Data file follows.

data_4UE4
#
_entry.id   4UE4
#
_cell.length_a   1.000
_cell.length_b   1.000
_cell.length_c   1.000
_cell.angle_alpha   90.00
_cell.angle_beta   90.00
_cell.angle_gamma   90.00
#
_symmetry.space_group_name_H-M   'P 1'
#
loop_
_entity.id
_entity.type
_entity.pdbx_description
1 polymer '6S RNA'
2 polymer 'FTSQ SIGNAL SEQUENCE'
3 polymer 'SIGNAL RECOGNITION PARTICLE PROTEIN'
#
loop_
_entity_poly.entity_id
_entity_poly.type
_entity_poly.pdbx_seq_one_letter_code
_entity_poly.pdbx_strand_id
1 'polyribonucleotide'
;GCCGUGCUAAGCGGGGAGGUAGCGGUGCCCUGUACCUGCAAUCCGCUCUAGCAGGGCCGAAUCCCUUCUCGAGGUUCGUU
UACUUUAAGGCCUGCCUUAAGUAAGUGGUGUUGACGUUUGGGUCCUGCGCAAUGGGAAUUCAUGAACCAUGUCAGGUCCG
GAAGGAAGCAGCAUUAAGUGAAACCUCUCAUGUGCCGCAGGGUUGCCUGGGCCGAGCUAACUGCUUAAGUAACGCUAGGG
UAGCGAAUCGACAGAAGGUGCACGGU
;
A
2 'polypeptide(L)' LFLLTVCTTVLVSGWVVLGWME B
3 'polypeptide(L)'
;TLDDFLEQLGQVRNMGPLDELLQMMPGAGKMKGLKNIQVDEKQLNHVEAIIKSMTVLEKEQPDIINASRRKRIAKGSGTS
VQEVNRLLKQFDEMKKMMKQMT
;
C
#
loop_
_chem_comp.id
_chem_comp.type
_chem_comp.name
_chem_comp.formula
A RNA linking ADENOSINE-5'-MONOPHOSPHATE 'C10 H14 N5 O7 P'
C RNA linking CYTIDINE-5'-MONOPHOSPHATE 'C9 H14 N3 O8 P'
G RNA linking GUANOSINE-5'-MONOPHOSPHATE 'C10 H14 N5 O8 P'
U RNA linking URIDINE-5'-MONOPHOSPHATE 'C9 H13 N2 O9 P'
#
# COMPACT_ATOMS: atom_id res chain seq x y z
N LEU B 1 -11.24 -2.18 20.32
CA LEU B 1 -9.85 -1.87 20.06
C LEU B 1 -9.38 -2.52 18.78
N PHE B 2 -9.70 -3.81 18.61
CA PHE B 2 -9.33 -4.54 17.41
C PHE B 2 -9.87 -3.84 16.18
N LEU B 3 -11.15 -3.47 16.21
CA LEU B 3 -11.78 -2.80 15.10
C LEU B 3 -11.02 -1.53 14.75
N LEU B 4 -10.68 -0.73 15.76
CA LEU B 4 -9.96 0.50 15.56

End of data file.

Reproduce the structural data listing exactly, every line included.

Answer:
data_4UE4
#
_entry.id   4UE4
#
_cell.length_a   1.000
_cell.length_b   1.000
_cell.length_c   1.000
_cell.angle_alpha   90.00
_cell.angle_beta   90.00
_cell.angle_gamma   90.00
#
_symmetry.space_group_name_H-M   'P 1'
#
loop_
_entity.id
_entity.type
_entity.pdbx_description
1 polymer '6S RNA'
2 polymer 'FTSQ SIGNAL SEQUENCE'
3 polymer 'SIGNAL RECOGNITION PARTICLE PROTEIN'
#
loop_
_entity_poly.entity_id
_entity_poly.type
_entity_poly.pdbx_seq_one_letter_code
_entity_poly.pdbx_strand_id
1 'polyribonucleotide'
;GCCGUGCUAAGCGGGGAGGUAGCGGUGCCCUGUACCUGCAAUCCGCUCUAGCAGGGCCGAAUCCCUUCUCGAGGUUCGUU
UACUUUAAGGCCUGCCUUAAGUAAGUGGUGUUGACGUUUGGGUCCUGCGCAAUGGGAAUUCAUGAACCAUGUCAGGUCCG
GAAGGAAGCAGCAUUAAGUGAAACCUCUCAUGUGCCGCAGGGUUGCCUGGGCCGAGCUAACUGCUUAAGUAACGCUAGGG
UAGCGAAUCGACAGAAGGUGCACGGU
;
A
2 'polypeptide(L)' LFLLTVCTTVLVSGWVVLGWME B
3 'polypeptide(L)'
;TLDDFLEQLGQVRNMGPLDELLQMMPGAGKMKGLKNIQVDEKQLNHVEAIIKSMTVLEKEQPDIINASRRKRIAKGSGTS
VQEVNRLLKQFDEMKKMMKQMT
;
C
#
loop_
_chem_comp.id
_chem_comp.type
_chem_comp.name
_chem_comp.formula
A RNA linking ADENOSINE-5'-MONOPHOSPHATE 'C10 H14 N5 O7 P'
C RNA linking CYTIDINE-5'-MONOPHOSPHATE 'C9 H14 N3 O8 P'
G RNA linking GUANOSINE-5'-MONOPHOSPHATE 'C10 H14 N5 O8 P'
U RNA linking URIDINE-5'-MONOPHOSPHATE 'C9 H13 N2 O9 P'
#
# COMPACT_ATOMS: atom_id res chain seq x y z
N LEU B 1 -11.24 -2.18 20.32
CA LEU B 1 -9.85 -1.87 20.06
C LEU B 1 -9.38 -2.52 18.78
N PHE B 2 -9.70 -3.81 18.61
CA PHE B 2 -9.33 -4.54 17.41
C PHE B 2 -9.87 -3.84 16.18
N LEU B 3 -11.15 -3.47 16.21
CA LEU B 3 -11.78 -2.80 15.10
C LEU B 3 -11.02 -1.53 14.75
N LEU B 4 -10.68 -0.73 15.76
CA LEU B 4 -9.96 0.50 15.56